Some entrepreneurs have been inspired to find new solutions to common travel challenges such as storing luggage for guests of home shares: LuggageHero Founder and CEO Jannik Lawaetz, for instance, has stayed at these types of accommodations (and with friends and family) over the past few years. But, with home shares, he did not have an option to store his bags as he did in hotels. Without a better alternative, he would have to find a local shop to ask to hold his bags for a few hours. And, once he became a home share host in Copenhagen, “I just experienced the same frustration from all my guests,” Lawaetz told PYMNTS.com in an interview.
To serve consumers who need a place to store their bags while they are traveling, LuggageHero connects tourists with local shops that store their bags. Lawaetz claims his company is “one of the fastest moving luggage storage networks” around the globe, with LuggageHero having stored more than 100,000 bags in less than two years in locations with a presence in just three cities. Lawaetz’s service, however, isn’t the only company filling this emerging niche market: Beyond Luggage Hero, Vertoe also connects travelers with shopkeepers for luggage storage that helps people who want to visit landmarks without carrying a suitcase or a backpack in tow.
The Booking Experience
LuggageHero customers who are visiting New York City, for instance, can visit the company’s website, find a location and make a reservation. Then, when customers arrive at a store, they are given security seals that they put through the zippers of their bags. To help set his service apart from other offerings, Lawaetz said that the company doesn’t charge a fixed rate: Customers use a luggage timer, and they are charged for only the number of hours that they store their bags.
The company also doesn’t ask for a customer’s details upfront, which Lawaetz cited as another differentiating factor for his service. Therefore, customers can ask for the addresses of stores that participate in the platform and make a reservation without handing over their payment details. Only once they are in the shop and about to start the luggage timer are they are asked to submit their credit card information, which can be stored in their profiles for future use. While it is possible then that customers could make a booking and not end up storing their bags, Lawaetz doesn’t want to bind anyone to the offering. “It’s a very flexible service this way,” he said.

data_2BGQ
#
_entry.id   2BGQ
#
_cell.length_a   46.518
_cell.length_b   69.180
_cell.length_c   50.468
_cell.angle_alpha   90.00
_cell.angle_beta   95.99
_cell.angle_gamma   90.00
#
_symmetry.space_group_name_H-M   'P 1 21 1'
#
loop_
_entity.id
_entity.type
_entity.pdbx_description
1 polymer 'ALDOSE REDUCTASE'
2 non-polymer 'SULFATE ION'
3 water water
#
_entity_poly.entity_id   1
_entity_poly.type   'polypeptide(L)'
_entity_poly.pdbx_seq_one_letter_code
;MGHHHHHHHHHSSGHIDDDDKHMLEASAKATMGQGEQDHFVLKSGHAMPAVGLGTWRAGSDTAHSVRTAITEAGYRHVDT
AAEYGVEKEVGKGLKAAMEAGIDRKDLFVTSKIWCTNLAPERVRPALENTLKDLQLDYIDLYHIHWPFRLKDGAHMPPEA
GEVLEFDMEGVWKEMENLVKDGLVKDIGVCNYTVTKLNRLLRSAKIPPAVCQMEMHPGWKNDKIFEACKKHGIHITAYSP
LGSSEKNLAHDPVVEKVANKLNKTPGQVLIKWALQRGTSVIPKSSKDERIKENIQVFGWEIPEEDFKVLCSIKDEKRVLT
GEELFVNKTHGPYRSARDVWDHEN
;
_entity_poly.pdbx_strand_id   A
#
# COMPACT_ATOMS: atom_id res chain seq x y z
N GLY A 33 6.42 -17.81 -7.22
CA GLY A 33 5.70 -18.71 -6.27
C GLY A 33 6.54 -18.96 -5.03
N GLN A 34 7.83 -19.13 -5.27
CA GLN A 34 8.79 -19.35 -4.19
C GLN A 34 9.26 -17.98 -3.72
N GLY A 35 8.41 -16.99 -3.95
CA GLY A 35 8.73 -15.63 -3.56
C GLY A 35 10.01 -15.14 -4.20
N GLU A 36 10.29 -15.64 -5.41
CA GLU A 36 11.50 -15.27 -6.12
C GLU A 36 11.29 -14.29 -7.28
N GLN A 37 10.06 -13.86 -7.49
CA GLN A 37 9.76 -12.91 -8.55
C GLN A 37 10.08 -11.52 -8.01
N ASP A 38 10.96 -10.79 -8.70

Competitors, he claims, have their customers pay for the service ahead of time. Asked if people are skipping out on their reservations, he noted that most people do cancel their booking if they don’t end up showing up. However, he did say that the company has had no-shows as well. He sees this kind of experience, however, as an indication that customers perhaps just have other plans and will use his service another day. “That’s how we want to be remembered as a service,” Lawaetz said, adding that he wants LuggageHero to be seen as on-demand and available when his customers need it.
On the merchant side, he said that coffee shops, local cafes, bike rental shops and restaurants are participating in the platform as well as hotels and hostels. “They have a reception,” Lawaetz said of the latter two establishments. “They have people standing there all day.” And he noted that they want to drive more foot traffic and start a new revenue stream at the same time. In fact, he pointed out, tourists spend more than three times more than locals.
To main a high level of service, Lawaetz said that every place that stores bags on the platform signs a written contract to provide a quality experience every time. And, in case anything should happen, the platform does have a third-party insurance provider. “It’s not just a guarantee,” he noted, adding the insurance covers up to $3,000 for each piece of luggage and not only the booking as a whole. In terms of the service’s users, he said 99 percent are travelers, and they are usually under the age of 35. He also said that customers can store travel bags and suitcases, but they can’t store, say, bikes or surfboards.
The company is planning on moving into 36 additional cities on the heels of a $1.45M fundraising round. And its drive comes amid an emerging market for luggage storage that connects shop owners with consumers looking for adventure — and a place to store their bags.